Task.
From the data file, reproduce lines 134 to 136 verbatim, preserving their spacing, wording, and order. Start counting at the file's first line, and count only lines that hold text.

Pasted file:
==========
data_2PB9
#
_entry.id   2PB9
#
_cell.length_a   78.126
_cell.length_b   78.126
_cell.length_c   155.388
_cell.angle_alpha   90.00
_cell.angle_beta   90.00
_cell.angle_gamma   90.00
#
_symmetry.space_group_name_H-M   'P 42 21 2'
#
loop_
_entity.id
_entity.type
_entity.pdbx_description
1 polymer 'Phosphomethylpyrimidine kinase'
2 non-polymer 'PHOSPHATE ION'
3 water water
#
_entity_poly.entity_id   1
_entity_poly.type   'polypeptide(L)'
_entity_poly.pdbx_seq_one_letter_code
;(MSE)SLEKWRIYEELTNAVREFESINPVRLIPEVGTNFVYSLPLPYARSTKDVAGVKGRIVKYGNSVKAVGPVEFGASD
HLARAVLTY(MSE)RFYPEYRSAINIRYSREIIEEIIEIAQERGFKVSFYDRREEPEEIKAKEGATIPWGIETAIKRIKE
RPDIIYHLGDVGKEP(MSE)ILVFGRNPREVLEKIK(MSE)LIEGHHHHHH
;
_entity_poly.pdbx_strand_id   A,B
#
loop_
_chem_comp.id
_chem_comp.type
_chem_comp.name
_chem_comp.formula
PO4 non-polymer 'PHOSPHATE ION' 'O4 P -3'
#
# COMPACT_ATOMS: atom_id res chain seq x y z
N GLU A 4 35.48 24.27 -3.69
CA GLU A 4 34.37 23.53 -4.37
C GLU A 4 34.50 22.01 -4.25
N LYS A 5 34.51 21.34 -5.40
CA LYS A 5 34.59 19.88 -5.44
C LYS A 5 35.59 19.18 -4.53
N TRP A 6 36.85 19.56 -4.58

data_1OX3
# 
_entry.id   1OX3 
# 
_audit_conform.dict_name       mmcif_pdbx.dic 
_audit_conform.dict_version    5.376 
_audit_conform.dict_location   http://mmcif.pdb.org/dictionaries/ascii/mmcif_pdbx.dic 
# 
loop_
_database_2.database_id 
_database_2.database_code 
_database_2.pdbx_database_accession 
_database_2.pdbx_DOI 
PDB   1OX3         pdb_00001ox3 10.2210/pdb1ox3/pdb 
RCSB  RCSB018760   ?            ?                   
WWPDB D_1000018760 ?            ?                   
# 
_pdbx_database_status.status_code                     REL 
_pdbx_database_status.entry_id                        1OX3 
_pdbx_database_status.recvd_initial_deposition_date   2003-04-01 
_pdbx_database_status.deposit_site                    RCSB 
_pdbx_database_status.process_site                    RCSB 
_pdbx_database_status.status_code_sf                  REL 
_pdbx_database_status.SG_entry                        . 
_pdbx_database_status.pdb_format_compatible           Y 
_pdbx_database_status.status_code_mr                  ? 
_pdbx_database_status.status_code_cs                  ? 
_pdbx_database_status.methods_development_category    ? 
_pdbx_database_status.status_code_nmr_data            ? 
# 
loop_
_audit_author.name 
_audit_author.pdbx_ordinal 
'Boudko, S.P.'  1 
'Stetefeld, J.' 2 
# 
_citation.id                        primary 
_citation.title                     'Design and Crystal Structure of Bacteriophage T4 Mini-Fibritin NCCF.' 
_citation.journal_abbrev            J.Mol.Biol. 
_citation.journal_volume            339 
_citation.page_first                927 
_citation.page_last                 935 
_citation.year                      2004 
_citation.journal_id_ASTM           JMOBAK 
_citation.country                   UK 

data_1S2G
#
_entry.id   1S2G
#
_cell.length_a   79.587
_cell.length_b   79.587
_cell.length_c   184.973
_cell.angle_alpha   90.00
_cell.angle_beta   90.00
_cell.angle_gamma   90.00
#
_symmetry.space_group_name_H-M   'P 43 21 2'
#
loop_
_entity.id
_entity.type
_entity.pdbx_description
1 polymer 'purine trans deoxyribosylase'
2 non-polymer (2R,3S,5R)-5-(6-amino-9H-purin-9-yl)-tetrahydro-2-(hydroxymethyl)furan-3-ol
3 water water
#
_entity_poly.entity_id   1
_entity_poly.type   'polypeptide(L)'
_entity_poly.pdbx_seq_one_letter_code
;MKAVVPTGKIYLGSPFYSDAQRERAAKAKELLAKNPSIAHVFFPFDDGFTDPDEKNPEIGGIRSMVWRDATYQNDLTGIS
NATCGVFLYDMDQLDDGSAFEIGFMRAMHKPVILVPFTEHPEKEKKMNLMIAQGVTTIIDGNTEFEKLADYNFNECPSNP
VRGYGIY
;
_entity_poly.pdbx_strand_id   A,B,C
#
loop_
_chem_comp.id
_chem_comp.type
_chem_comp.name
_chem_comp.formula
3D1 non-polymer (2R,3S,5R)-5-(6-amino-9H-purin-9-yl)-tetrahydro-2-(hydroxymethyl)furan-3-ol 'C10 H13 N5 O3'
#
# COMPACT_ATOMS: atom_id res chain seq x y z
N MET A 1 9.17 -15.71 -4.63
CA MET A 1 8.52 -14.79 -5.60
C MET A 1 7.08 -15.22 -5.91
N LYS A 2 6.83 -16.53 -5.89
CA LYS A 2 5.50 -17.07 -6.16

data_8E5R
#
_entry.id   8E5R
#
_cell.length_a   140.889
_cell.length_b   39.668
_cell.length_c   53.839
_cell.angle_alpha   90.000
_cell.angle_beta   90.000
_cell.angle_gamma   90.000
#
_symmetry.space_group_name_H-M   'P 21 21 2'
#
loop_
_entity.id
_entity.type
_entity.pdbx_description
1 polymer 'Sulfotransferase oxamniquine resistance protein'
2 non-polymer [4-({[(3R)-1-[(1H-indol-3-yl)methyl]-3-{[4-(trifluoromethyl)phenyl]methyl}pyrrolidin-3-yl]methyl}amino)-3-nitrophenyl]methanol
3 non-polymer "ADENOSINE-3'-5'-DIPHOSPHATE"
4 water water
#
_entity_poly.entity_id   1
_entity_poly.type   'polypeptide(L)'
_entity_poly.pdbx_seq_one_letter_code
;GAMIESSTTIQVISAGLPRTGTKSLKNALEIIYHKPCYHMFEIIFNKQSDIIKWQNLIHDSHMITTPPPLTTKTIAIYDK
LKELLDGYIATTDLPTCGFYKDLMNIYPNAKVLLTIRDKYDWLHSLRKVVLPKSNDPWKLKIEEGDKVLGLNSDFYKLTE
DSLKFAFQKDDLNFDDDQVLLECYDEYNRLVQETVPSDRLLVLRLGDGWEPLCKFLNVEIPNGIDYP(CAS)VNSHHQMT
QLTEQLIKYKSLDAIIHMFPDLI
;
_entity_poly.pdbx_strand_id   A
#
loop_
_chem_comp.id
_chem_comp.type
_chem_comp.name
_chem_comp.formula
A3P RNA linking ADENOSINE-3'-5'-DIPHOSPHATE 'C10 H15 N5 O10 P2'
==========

data_8E5R
#
_entry.id   8E5R